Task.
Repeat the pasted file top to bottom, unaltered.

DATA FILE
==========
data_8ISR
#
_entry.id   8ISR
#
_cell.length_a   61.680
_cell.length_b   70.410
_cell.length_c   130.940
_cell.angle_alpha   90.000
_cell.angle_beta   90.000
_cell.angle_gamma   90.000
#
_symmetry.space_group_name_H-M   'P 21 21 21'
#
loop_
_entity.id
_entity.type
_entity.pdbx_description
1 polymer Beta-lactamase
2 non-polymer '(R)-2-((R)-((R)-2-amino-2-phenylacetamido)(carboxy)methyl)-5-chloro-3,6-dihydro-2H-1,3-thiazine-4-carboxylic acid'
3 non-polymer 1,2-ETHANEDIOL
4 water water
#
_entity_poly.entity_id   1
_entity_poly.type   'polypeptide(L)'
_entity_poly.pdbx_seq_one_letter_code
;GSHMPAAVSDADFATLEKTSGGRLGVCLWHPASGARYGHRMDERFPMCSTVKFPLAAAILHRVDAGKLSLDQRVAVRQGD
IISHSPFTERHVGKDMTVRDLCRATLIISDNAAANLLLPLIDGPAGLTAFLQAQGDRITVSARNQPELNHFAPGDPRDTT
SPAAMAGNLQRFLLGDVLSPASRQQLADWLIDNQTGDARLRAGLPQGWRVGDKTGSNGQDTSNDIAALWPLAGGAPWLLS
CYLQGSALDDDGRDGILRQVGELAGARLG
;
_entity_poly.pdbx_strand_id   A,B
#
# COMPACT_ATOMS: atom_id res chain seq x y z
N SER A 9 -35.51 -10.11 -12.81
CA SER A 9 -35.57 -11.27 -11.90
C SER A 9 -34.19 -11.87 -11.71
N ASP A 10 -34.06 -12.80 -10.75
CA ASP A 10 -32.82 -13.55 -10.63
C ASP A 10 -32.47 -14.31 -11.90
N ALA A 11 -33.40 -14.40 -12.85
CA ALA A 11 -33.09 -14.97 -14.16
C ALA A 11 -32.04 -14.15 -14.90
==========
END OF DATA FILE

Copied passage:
data_8ISR
#
_entry.id   8ISR
#
_cell.length_a   61.680
_cell.length_b   70.410
_cell.length_c   130.940
_cell.angle_alpha   90.000
_cell.angle_beta   90.000
_cell.angle_gamma   90.000
#
_symmetry.space_group_name_H-M   'P 21 21 21'
#
loop_
_entity.id
_entity.type
_entity.pdbx_description
1 polymer Beta-lactamase
2 non-polymer '(R)-2-((R)-((R)-2-amino-2-phenylacetamido)(carboxy)methyl)-5-chloro-3,6-dihydro-2H-1,3-thiazine-4-carboxylic acid'
3 non-polymer 1,2-ETHANEDIOL
4 water water
#
_entity_poly.entity_id   1
_entity_poly.type   'polypeptide(L)'
_entity_poly.pdbx_seq_one_letter_code
;GSHMPAAVSDADFATLEKTSGGRLGVCLWHPASGARYGHRMDERFPMCSTVKFPLAAAILHRVDAGKLSLDQRVAVRQGD
IISHSPFTERHVGKDMTVRDLCRATLIISDNAAANLLLPLIDGPAGLTAFLQAQGDRITVSARNQPELNHFAPGDPRDTT
SPAAMAGNLQRFLLGDVLSPASRQQLADWLIDNQTGDARLRAGLPQGWRVGDKTGSNGQDTSNDIAALWPLAGGAPWLLS
CYLQGSALDDDGRDGILRQVGELAGARLG
;
_entity_poly.pdbx_strand_id   A,B
#
# COMPACT_ATOMS: atom_id res chain seq x y z
N SER A 9 -35.51 -10.11 -12.81
CA SER A 9 -35.57 -11.27 -11.90
C SER A 9 -34.19 -11.87 -11.71
N ASP A 10 -34.06 -12.80 -10.75
CA ASP A 10 -32.82 -13.55 -10.63
C ASP A 10 -32.47 -14.31 -11.90
N ALA A 11 -33.40 -14.40 -12.85
CA ALA A 11 -33.09 -14.97 -14.16
C ALA A 11 -32.04 -14.15 -14.90